As shown in FIG. 3A, the printing element substrate 110 has thereon the heater 400 (e.g., (heat element) as an ejection energy generation element for generating ink ejection energy and the conductive lines 401, 402, 403, and 404 made of a conductive material such as aluminum as described above. These members are obtained by coating a heat generation material generating heat upon energized (e.g., TaSiN) with a conductive material (e.g., aluminum). Thereafter, the heat generation material and the conductive material are partially removed at the same time by an etching technique such as dry etching to thereby form the conductive lines 401, 402, 403, and 404. Then, the conductive material (e.g., aluminum) at the position corresponding to the heater 400 is removed by an etching technique such as wet etching. By applying a potential difference between the conductive line 401 and the conductive line 402 for energization, the heater 400 can generate thermal energy used to eject ink through the corresponding ejection opening. These members have thereon the insulating layer 407 and the anti-cavitation film 406 of a Ta film. The back face of the printing element substrate 110 (the lower face in FIG. 3A) is entirely covered by a SiO2 film (not shown).

As shown in FIG. 3B, the surface of the printing element substrate 110 as described above is coated with the resin contact layer 405 of polyether amide resin to subsequently cure the resin contact layer 405 by baking. Thereafter, in order to pattern the resin contact layer 405, positive resist is coated by spin coating and exposed and developed to pattern the resin contact layer 405 of polyether amide resin by dry patterning to subsequently peel the positive resist (FIG. 3C).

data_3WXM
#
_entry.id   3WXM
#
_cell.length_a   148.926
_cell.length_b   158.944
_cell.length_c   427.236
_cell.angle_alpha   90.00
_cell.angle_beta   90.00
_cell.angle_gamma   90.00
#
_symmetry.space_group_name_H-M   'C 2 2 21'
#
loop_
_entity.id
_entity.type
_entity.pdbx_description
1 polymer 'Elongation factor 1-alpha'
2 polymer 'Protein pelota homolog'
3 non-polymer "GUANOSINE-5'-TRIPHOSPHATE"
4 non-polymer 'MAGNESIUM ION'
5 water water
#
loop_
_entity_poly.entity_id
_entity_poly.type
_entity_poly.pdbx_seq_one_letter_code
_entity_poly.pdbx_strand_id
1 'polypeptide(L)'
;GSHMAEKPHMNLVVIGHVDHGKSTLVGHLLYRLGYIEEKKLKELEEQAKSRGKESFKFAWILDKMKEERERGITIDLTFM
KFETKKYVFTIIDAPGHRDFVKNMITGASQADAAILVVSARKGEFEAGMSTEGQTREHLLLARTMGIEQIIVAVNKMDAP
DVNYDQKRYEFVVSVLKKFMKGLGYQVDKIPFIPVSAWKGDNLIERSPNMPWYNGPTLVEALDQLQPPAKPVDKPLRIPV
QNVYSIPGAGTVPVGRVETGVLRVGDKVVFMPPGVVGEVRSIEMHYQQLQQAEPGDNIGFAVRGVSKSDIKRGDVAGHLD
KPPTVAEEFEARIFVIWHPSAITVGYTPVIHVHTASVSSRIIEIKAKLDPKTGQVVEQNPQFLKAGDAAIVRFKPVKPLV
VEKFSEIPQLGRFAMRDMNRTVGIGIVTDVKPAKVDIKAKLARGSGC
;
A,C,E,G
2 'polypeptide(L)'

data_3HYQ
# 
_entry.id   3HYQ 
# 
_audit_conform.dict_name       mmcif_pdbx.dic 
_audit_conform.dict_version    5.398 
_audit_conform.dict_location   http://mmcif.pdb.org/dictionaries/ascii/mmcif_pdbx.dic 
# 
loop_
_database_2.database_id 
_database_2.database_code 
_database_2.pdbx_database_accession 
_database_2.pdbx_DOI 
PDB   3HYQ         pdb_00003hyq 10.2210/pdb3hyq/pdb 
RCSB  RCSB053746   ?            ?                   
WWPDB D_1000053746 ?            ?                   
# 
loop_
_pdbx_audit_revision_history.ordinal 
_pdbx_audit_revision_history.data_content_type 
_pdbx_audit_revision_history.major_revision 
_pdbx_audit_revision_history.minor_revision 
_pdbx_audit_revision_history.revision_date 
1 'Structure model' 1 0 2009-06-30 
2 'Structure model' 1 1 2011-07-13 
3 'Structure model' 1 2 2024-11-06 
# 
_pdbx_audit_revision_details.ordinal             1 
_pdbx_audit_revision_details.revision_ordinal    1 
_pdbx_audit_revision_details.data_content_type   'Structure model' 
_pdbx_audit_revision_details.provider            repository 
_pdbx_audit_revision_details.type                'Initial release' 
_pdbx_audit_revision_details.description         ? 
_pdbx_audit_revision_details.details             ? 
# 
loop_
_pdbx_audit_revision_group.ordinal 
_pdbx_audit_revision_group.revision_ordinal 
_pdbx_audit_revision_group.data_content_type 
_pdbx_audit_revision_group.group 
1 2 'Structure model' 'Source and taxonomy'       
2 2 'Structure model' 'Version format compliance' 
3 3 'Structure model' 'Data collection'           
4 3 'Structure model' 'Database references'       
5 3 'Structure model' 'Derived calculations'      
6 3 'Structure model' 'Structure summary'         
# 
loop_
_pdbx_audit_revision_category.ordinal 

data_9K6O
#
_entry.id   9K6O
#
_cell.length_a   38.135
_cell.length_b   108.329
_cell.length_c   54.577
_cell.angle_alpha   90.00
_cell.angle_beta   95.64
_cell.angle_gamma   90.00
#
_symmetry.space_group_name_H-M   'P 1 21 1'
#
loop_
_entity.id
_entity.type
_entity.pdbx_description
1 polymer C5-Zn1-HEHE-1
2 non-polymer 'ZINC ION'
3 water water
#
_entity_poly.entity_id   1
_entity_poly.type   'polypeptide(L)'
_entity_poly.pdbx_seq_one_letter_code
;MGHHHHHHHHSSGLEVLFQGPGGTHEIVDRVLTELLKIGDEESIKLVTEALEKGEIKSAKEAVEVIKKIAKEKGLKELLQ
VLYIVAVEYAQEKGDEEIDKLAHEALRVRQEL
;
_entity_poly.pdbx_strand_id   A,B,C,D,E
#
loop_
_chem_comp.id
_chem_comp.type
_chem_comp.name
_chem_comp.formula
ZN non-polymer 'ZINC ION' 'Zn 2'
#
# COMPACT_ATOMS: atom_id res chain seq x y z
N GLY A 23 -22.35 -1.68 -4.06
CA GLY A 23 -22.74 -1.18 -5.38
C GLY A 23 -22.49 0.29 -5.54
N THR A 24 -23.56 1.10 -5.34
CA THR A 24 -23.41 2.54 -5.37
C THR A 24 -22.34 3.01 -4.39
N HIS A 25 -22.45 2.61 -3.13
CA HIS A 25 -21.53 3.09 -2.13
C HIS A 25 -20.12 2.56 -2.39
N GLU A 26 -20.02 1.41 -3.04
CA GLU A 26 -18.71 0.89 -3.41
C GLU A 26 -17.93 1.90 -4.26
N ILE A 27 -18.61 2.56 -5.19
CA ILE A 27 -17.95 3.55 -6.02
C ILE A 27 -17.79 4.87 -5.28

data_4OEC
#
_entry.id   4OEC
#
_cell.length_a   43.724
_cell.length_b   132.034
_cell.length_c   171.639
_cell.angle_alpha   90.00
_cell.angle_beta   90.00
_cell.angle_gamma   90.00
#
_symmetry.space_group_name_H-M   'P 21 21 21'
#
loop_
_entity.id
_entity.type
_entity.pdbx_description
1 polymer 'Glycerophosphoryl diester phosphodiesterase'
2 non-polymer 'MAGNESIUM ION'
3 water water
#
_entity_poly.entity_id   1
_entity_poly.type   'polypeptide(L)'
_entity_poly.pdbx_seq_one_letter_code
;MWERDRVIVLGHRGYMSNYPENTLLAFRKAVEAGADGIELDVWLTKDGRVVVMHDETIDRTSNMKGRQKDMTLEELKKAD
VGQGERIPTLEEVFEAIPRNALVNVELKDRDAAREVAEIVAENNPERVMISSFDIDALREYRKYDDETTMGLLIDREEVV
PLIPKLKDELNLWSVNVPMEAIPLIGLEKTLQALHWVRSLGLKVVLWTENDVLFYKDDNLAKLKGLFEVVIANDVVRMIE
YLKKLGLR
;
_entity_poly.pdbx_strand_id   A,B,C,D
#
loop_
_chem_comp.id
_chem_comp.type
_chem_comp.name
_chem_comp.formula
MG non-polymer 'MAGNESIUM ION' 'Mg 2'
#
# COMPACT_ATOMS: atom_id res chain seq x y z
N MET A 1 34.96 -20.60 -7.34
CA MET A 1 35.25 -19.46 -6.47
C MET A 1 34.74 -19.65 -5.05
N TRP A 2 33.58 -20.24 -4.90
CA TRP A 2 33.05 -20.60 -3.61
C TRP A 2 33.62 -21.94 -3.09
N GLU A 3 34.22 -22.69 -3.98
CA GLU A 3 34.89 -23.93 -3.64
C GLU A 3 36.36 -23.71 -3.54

Thereafter, as shown in FIG. 4A, the printing element substrate 110 is coated with a removable mold material (mold material) 501 (positive resist) for forming an ink flow path pattern and then the mold material 501 is patterned (FIG. 4B). Next, as shown in FIG. 4C, a photosensitive material 111a for forming the flow path formation member 111 made of photosensitive epoxy resin is formed on the mold material 501 by spin coating for example. The photosensitive material 111a has thereon a water repellent material (not shown) formed by laminating a dry film for example.

The ejection opening 100 for ejecting ink is formed by exposing the photosensitive material 111a and the water repellent material (not shown) to i-ray, ultraviolet rays, or Deep UV light for example (FIG. 5A). During this, a part corresponding to the ejection opening 100 is covered with a mask so that this part is not exposed. Thereafter, the photosensitive material 111a at a part corresponding to the ejection opening is removed to thereby complete the ejection opening 100. Next, as shown in FIG. 5B, the ink supply opening 500 is formed on the printing element substrate 110. This ink supply opening 500 is formed by subjecting the printing element substrate 110 made of silicon to a chemical etching (e.g., an anisotropic etching using a strong alkaline solution such as tetramethylammonium hydroxide (TMAH)). Next, as shown in FIG. 5C, the mold material 501 is eluted from the ejection opening 100 and the ink supply opening 500 to thereby form the ink flow path (foaming chamber) 300.